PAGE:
US $1.8 million
2020 Market Size|
2025 Market Size|
Largest Product Type (2020)|
Key Distribution Channels|
Finished Pharmaceuticals - $1.8 million (100%)
Spain's cannabis market is unique in nature. The country lacks a formal, legal medical cannabis program, making only Sativex and (soon) Epidyolex available for patients with certain limited conditions, which has led many to turn to its non-profit Cannabis Social Clubs (CSCs) in search of product. Spain's CSCs offer members - who join by invite-only and pay membership fees - cannabis cultivated on-site, but clubs have membership caps and are largely limited to three autonomous regions of Spain. Even within those confines, they operate in ambiguous legal territory as licensed cultivation of medical cannabis is approved by the central government solely for export and not for domestic consumption.
Under this regime, very limited commercial opportunities exist for cannabis companies today given medical sales are composed exclusively of authorized pharmaceutical products prescribed on an exceptional basis, and the much more heavily-trafficked and accessible CSC market operates in a legally gray area. Though not accounted for in formal medical market sizing, informal sales through CSCs have been widely successful, thus the lockdown order put in place due to COVID-19 – which temporarily closed CSCs – impacted Spain's cannabis consumers significantly in 2020.
Further, considering the country's recent economic struggles and unemployment rates, it can be assumed that Spain will witness COVID-19 aftermath worse than that of many of its European counterparts, as it will decrease disposable income and non-essential spending. But despite that cannabis legalization and the creation of formal, taxed medical and adult-use markets could be a boon to Spain's ailing economy, it is unlikely any significant shifts will occur prior to 2024, after the next election takes place. The current ruling Spanish Socialist Workers' Party (PSOE) has not seen legalization as a priority, and with the introduction of an entirely new set of challenges relating to the pandemic, this is unlikely to change.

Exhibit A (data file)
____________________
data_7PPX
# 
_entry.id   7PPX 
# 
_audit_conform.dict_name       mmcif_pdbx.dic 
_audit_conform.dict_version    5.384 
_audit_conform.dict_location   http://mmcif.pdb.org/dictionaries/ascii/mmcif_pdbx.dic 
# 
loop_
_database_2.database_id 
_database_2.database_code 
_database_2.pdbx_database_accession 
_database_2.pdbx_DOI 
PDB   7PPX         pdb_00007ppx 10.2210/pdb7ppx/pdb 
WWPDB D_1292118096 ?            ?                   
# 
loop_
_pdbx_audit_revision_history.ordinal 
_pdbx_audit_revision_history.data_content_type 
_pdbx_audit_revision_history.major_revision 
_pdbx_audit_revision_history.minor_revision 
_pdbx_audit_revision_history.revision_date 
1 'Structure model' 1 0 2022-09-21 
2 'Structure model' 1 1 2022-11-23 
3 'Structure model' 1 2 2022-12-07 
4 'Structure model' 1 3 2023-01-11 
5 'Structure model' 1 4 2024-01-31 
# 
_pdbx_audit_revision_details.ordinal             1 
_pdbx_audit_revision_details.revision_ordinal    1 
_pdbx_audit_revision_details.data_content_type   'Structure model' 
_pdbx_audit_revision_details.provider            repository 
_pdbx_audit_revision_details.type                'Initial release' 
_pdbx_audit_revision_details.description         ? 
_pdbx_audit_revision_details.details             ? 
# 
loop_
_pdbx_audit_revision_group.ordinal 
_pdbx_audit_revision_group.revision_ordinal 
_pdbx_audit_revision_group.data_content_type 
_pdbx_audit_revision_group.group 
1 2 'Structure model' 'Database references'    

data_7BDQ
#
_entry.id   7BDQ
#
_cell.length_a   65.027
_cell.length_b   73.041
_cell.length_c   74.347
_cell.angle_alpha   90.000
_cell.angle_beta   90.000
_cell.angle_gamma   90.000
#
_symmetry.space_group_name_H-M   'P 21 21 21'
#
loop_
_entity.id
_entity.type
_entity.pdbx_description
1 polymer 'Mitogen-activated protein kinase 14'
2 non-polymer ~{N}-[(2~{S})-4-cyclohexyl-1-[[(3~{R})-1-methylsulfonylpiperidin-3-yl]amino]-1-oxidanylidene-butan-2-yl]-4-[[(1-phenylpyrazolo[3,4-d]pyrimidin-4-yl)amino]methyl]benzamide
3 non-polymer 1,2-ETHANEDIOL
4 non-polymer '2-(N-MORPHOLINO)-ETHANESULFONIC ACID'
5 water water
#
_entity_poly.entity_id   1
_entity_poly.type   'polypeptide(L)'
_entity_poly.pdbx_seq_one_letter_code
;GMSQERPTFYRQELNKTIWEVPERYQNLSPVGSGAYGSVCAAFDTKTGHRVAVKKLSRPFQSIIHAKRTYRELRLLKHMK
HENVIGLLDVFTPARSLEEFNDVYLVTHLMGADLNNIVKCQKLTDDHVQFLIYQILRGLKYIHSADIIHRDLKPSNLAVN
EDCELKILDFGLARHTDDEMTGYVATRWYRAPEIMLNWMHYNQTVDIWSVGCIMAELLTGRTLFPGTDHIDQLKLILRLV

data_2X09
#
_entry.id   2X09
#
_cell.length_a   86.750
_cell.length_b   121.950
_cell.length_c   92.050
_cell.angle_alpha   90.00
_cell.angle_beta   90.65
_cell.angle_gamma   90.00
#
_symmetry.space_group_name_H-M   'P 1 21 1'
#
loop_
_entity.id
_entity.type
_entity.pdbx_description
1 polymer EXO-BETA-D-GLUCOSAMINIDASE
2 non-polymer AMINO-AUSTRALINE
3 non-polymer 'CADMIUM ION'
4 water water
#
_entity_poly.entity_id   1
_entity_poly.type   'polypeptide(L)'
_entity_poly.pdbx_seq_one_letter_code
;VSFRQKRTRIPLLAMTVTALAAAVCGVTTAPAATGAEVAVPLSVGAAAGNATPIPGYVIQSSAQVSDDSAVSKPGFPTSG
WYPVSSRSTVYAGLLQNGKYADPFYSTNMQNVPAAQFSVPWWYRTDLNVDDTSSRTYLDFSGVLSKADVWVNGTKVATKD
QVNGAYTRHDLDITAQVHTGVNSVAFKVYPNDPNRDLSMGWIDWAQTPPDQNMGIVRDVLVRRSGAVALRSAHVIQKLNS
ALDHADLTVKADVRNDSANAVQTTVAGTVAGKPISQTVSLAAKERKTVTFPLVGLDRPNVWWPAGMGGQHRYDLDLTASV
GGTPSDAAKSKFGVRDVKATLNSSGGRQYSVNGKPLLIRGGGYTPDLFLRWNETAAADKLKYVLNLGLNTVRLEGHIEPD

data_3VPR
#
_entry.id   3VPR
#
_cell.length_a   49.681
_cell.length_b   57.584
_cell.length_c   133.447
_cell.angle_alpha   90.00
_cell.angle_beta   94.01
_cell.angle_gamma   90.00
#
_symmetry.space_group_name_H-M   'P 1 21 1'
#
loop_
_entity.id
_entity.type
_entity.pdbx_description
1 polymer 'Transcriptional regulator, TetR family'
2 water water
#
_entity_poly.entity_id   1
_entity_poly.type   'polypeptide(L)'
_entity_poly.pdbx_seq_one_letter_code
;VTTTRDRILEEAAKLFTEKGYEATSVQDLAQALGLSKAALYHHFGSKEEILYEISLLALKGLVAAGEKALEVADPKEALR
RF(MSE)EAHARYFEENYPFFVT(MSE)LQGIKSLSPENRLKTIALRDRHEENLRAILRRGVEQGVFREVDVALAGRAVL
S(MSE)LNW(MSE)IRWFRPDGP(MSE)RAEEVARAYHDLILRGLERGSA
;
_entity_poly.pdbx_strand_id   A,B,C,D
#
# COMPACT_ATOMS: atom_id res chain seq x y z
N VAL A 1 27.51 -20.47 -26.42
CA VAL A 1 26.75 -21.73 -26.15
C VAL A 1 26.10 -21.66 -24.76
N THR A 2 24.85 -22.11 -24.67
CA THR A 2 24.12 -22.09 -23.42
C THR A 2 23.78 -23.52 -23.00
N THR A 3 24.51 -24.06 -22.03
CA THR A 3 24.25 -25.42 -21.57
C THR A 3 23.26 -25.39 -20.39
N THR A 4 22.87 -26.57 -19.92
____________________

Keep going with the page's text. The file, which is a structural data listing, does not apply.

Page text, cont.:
Spain has an idiosyncratic legal landscape when it comes to cannabis regulations, lacking clarity with regard to medical and recreational cannabis use and possession. According to Spanish Law, developing, selling, producing or encouraging the consumption of any of the substances from the 1961 Single Convention on Narcotic Drugs (including cannabis) constitutes a criminal offense. However, the Spanish government is very lenient and does not prosecute cases of personal and private consumption of cannabis.
The private consumption aspect of this tolerance led to the creation of Cannabis Social Clubs: private organizations where cannabis is cultivated on-premises for the consumption of paying members only. This allows for regional government-sanctioned, controlled environments for cannabis use, where product could be provided to members at fair price points under a non-profit model. It is estimated that there are hundreds of CSCs in Spain, which have a large target market from high-end consumers to the eco-friendly crowd, but because these Clubs are not nationally supported and continue to be subject to raids, they do not constitute a legally viable commercial cannabis market.
While the Spanish government has approved the research and production of medical cannabis for export to various European markets, domestic medical sales are still prohibited. The only regulated medical cannabis market found in Spain is that of finished pharmaceuticals that have existed since 2005, when Catalonia's government authorized Sativex (a 1:1 THC to CBD pharmaceutical) to treat 600 patients suffering from multiple sclerosis and other conditions under a compassionate access program. This was the first ever use of Sativex - a GW Pharmaceuticals product - in Spain, as well as the first time it was used by patients outside of a clinical trial.